What to Do If Your Pet is Afraid of Fireworks or Bad Weather

What to Do If Your Pet is Afraid of Fireworks or Bad Weather

Wednesday, 26 June 2019 18:36

Summer brings unique experiences: many people enjoy sitting on the porch or watching a thunderstorm from the safety of their homes, and July 4th celebrations are usually capped off by stunning fireworks displays. For pets, though, these seasonal events can be frightening and stressful. How can you help keep them weather the storm, so to speak, and remain calm?

July 3rd: The Busiest Day of the Year at the Vet’s Office

Veterinarians report that July 3rd is typically the busiest day of the year at their practices; many pet owners (primarily those with dogs) come in to get drugs for their furry friends. Anticipating panic and, perhaps, destructive behavior, they hope to give their pets a little chemical relief.

Thunderstorms, too, can produce extreme anxiety in some pooches. With weather or fireworks, you may see your dog pacing excessively, panting, whining, clinging to you, or hiding under furniture or in closets. They may also chew and try to claw through windows, screens, or doors. In extreme cases, they may even try to go through the drywall!

This is serious; it is pure fear. They do not want to be “bad.” They are truly terrified or deeply unsettled by these booming sounds, as well as the wind, low-frequency sounds we can’t hear, lightning, and changes in barometric pressure. Additionally, if you yourself are a bit fearful during storms or firework shows, they pick up on this. It can exacerbate their reaction.

In addition to pet (and human) stress and property destruction, storms and fireworks also increase the risk that your four-legged friend will panic and break free. We also see an uptick in the number of lost pets during these events. Summer, and particularly Independence Day, is the busiest time of year for shelters as well.

Dealing with the Fear of Fireworks and Bad Weather

What can you do to help your pet stay calm?

  • Reward calm behavior consistently. During a storm or fireworks show, there’s a tricky balance to maintain. You don’t want to scold your pet (it will scare them more), but neither do you want to unintentionally reward or encourage panicky behavior by consoling them.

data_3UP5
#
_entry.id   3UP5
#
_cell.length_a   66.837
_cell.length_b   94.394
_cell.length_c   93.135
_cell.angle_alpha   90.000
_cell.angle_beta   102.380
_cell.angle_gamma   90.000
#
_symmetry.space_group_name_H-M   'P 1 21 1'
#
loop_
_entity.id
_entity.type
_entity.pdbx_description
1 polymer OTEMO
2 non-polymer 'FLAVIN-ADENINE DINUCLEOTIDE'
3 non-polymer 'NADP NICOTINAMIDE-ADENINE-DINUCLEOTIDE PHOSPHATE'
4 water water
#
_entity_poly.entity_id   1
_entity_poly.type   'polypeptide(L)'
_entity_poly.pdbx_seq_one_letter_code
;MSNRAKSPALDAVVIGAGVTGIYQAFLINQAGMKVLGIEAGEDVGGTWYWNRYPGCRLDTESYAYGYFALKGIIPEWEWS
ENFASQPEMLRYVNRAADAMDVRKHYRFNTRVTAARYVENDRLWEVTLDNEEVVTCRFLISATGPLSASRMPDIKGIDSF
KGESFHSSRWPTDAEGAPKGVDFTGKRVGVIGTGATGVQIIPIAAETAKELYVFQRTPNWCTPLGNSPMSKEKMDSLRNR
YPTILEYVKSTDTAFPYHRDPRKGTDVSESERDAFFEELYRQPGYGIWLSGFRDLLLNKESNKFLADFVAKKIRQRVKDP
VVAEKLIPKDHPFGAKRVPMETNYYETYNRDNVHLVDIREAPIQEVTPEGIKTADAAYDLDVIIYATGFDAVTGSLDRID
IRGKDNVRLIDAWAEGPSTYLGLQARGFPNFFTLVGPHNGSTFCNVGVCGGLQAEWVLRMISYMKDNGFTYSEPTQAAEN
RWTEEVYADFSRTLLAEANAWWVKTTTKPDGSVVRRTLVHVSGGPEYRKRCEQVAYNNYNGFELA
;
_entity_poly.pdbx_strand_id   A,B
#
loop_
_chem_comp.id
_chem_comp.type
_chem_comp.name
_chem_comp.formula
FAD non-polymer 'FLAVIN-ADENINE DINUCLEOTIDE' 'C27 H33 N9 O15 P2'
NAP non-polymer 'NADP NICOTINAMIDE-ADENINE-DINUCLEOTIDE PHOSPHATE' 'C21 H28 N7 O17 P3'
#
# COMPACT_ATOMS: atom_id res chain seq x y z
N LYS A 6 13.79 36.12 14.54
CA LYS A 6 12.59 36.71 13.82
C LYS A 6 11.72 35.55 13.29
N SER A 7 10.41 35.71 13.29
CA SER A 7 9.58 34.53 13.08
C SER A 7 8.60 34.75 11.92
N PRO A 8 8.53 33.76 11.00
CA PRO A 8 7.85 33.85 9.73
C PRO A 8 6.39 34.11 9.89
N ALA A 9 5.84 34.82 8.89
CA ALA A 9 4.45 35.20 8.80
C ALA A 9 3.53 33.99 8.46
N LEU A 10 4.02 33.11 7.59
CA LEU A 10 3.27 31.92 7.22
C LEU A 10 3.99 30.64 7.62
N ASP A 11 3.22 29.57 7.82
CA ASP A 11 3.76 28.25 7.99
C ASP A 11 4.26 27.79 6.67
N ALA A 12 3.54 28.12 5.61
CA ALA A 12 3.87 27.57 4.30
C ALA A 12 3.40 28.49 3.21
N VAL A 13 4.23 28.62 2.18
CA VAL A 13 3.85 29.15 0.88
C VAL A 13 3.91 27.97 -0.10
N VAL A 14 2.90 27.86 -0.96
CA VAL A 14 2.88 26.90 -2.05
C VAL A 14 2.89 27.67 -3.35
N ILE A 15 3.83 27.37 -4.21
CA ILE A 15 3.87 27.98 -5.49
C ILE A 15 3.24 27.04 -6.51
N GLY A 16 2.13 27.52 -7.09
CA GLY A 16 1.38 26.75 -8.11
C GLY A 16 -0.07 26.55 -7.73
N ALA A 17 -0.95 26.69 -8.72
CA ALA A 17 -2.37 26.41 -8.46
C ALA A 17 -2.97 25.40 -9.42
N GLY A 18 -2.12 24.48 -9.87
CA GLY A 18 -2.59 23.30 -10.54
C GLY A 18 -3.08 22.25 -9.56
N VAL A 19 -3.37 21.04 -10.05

• Practice having your dog settle on command - before you need them to do it in a scary situation. Put them on a special “inside” leash and have them lie at your feet. Praise their calm behavior. This way they know what to do at the first crack of thunder or launch of pyrotechnics.
  • Distract them. Offer your pet his favorite toy, play a game, or simply pet him. As long as he is calm, praise him and give him treats. A Kong filled with frozen peanut butter or other preferred treats is also a handy tool to bring out!
  • Keep your dog inside. Do not bring your pet to a fireworks show. He will not enjoy it! If you are going, keep him inside. If he is crate-trained, secure him in there. He will feel safer, and it will help you avoid destructive chewing and clawing. If he is not crate-trained, he may feel better in a small, enclosed space. Whether it’s in the bathtub or under your desk, having a “safe space” can be helpful. Unless in a crate, make sure he can come and go as he chooses; some dogs are much more anxious if they know they are confined. They’ll panic.
  • Make sure they’re tired. As they say, a tired dog is a well-behaved dog. Give him plenty of exercise earlier in the day and then practice calm.
  • Remove visual stimulation. Close the blinds or curtains. If your dog is in a crate, placing a blanket over it can help as well.
  • Try some innovative products - with input from your vet. If your pet displays excessive anxiety during storms or fireworks, talk to your vet about options like snug garments (like swaddling, this can reduce anxiety and help calm your dog) or psychoacoustically designed music. This is designed to soothe dogs and can be played a few hours before the fireworks (or a storm, if you know it’s coming) and right on through until the outside stimulation is over. The hope is your dog associates it with calm and relaxation.
  • Make sure your pet has ID. Your pet’s identification tags should be secured to a collar that fits properly. No one wants to lose a pet, but if that should happen, ID helps ensure they come back home sooner - and, of course, safely.

If your pet is afraid of fireworks or bad weather, please come and see the team at Avery Creek Pet Hospital. Often, medication is not necessary (unless your pet experiences severe symptoms). We can help point you towards other safe ways to help him keep calm.